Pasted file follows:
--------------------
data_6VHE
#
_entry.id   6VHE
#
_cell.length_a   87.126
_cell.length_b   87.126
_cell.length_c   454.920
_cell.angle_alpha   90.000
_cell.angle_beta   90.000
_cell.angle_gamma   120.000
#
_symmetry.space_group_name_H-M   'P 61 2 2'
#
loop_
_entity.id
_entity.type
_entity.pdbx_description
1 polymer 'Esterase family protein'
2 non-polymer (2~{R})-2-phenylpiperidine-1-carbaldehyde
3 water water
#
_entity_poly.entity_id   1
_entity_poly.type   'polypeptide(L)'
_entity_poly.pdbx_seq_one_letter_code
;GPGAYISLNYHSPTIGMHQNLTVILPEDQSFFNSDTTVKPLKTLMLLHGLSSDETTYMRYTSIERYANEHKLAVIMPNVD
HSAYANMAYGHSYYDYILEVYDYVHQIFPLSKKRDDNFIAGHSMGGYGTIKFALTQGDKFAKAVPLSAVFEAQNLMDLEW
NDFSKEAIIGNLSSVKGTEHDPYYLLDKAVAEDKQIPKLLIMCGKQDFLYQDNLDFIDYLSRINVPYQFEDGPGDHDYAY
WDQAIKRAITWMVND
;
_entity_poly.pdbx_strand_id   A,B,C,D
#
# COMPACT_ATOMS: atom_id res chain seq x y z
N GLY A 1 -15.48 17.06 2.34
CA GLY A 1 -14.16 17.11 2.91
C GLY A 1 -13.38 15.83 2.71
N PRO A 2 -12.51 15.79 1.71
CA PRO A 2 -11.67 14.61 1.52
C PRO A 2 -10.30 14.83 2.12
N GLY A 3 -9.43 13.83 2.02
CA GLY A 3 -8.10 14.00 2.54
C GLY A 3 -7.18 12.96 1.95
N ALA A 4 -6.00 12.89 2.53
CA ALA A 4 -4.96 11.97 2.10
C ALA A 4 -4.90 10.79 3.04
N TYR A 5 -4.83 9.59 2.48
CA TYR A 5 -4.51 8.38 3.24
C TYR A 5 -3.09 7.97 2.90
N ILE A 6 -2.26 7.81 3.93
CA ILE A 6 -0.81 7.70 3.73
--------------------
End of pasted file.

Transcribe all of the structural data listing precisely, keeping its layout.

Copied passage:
data_6VHE
#
_entry.id   6VHE
#
_cell.length_a   87.126
_cell.length_b   87.126
_cell.length_c   454.920
_cell.angle_alpha   90.000
_cell.angle_beta   90.000
_cell.angle_gamma   120.000
#
_symmetry.space_group_name_H-M   'P 61 2 2'
#
loop_
_entity.id
_entity.type
_entity.pdbx_description
1 polymer 'Esterase family protein'
2 non-polymer (2~{R})-2-phenylpiperidine-1-carbaldehyde
3 water water
#
_entity_poly.entity_id   1
_entity_poly.type   'polypeptide(L)'
_entity_poly.pdbx_seq_one_letter_code
;GPGAYISLNYHSPTIGMHQNLTVILPEDQSFFNSDTTVKPLKTLMLLHGLSSDETTYMRYTSIERYANEHKLAVIMPNVD
HSAYANMAYGHSYYDYILEVYDYVHQIFPLSKKRDDNFIAGHSMGGYGTIKFALTQGDKFAKAVPLSAVFEAQNLMDLEW
NDFSKEAIIGNLSSVKGTEHDPYYLLDKAVAEDKQIPKLLIMCGKQDFLYQDNLDFIDYLSRINVPYQFEDGPGDHDYAY
WDQAIKRAITWMVND
;
_entity_poly.pdbx_strand_id   A,B,C,D
#
# COMPACT_ATOMS: atom_id res chain seq x y z
N GLY A 1 -15.48 17.06 2.34
CA GLY A 1 -14.16 17.11 2.91
C GLY A 1 -13.38 15.83 2.71
N PRO A 2 -12.51 15.79 1.71
CA PRO A 2 -11.67 14.61 1.52
C PRO A 2 -10.30 14.83 2.12
N GLY A 3 -9.43 13.83 2.02
CA GLY A 3 -8.10 14.00 2.54
C GLY A 3 -7.18 12.96 1.95
N ALA A 4 -6.00 12.89 2.53
CA ALA A 4 -4.96 11.97 2.10
C ALA A 4 -4.90 10.79 3.04
N TYR A 5 -4.83 9.59 2.48
CA TYR A 5 -4.51 8.38 3.24
C TYR A 5 -3.09 7.97 2.90
N ILE A 6 -2.26 7.81 3.93
CA ILE A 6 -0.81 7.70 3.73